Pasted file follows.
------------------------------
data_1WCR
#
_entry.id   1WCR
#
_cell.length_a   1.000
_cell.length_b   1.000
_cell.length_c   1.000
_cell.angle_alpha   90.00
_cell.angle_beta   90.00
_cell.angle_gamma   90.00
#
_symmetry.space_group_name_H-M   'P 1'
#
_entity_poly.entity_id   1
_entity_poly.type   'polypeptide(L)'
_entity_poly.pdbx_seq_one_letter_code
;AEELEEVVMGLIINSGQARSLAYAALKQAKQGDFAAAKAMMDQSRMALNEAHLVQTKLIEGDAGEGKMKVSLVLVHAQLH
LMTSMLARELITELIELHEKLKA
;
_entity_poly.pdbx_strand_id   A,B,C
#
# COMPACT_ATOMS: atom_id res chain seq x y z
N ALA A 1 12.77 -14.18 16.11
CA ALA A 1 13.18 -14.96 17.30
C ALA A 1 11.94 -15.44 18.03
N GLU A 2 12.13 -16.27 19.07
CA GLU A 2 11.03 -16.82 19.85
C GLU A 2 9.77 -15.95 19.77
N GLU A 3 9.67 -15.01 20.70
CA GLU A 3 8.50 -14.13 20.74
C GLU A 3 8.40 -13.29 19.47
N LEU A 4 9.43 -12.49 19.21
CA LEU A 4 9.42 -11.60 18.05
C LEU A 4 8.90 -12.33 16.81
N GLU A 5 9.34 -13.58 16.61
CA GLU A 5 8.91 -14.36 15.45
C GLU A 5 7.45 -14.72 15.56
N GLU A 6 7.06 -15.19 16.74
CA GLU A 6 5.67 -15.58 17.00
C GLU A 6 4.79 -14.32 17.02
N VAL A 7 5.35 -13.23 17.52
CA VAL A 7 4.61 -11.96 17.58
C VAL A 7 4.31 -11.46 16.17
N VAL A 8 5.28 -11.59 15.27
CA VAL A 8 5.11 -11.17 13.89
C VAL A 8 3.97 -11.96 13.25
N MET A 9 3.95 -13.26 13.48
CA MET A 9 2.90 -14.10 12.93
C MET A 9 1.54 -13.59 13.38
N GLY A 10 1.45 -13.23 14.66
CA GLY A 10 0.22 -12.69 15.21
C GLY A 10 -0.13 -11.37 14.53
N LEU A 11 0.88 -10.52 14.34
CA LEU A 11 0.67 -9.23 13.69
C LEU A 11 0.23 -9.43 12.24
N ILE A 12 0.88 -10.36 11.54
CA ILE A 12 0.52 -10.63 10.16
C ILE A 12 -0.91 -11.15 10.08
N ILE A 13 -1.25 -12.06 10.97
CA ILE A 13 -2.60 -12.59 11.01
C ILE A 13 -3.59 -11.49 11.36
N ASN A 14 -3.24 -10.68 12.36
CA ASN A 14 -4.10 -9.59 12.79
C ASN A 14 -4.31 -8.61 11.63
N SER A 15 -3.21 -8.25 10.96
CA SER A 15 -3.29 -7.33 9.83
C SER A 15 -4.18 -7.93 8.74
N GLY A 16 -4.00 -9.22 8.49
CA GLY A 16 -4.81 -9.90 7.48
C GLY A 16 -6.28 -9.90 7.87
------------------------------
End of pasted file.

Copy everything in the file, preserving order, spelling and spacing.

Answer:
data_1WCR
#
_entry.id   1WCR
#
_cell.length_a   1.000
_cell.length_b   1.000
_cell.length_c   1.000
_cell.angle_alpha   90.00
_cell.angle_beta   90.00
_cell.angle_gamma   90.00
#
_symmetry.space_group_name_H-M   'P 1'
#
_entity_poly.entity_id   1
_entity_poly.type   'polypeptide(L)'
_entity_poly.pdbx_seq_one_letter_code
;AEELEEVVMGLIINSGQARSLAYAALKQAKQGDFAAAKAMMDQSRMALNEAHLVQTKLIEGDAGEGKMKVSLVLVHAQLH
LMTSMLARELITELIELHEKLKA
;
_entity_poly.pdbx_strand_id   A,B,C
#
# COMPACT_ATOMS: atom_id res chain seq x y z
N ALA A 1 12.77 -14.18 16.11
CA ALA A 1 13.18 -14.96 17.30
C ALA A 1 11.94 -15.44 18.03
N GLU A 2 12.13 -16.27 19.07
CA GLU A 2 11.03 -16.82 19.85
C GLU A 2 9.77 -15.95 19.77
N GLU A 3 9.67 -15.01 20.70
CA GLU A 3 8.50 -14.13 20.74
C GLU A 3 8.40 -13.29 19.47
N LEU A 4 9.43 -12.49 19.21
CA LEU A 4 9.42 -11.60 18.05
C LEU A 4 8.90 -12.33 16.81
N GLU A 5 9.34 -13.58 16.61
CA GLU A 5 8.91 -14.36 15.45
C GLU A 5 7.45 -14.72 15.56
N GLU A 6 7.06 -15.19 16.74
CA GLU A 6 5.67 -15.58 17.00
C GLU A 6 4.79 -14.32 17.02
N VAL A 7 5.35 -13.23 17.52
CA VAL A 7 4.61 -11.96 17.58
C VAL A 7 4.31 -11.46 16.17
N VAL A 8 5.28 -11.59 15.27
CA VAL A 8 5.11 -11.17 13.89
C VAL A 8 3.97 -11.96 13.25
N MET A 9 3.95 -13.26 13.48
CA MET A 9 2.90 -14.10 12.93
C MET A 9 1.54 -13.59 13.38
N GLY A 10 1.45 -13.23 14.66
CA GLY A 10 0.22 -12.69 15.21
C GLY A 10 -0.13 -11.37 14.53
N LEU A 11 0.88 -10.52 14.34
CA LEU A 11 0.67 -9.23 13.69
C LEU A 11 0.23 -9.43 12.24
N ILE A 12 0.88 -10.36 11.54
CA ILE A 12 0.52 -10.63 10.16
C ILE A 12 -0.91 -11.15 10.08
N ILE A 13 -1.25 -12.06 10.97
CA ILE A 13 -2.60 -12.59 11.01
C ILE A 13 -3.59 -11.49 11.36
N ASN A 14 -3.24 -10.68 12.36
CA ASN A 14 -4.10 -9.59 12.79
C ASN A 14 -4.31 -8.61 11.63
N SER A 15 -3.21 -8.25 10.96
CA SER A 15 -3.29 -7.33 9.83
C SER A 15 -4.18 -7.93 8.74
N GLY A 16 -4.00 -9.22 8.49
CA GLY A 16 -4.81 -9.90 7.48
C GLY A 16 -6.28 -9.90 7.87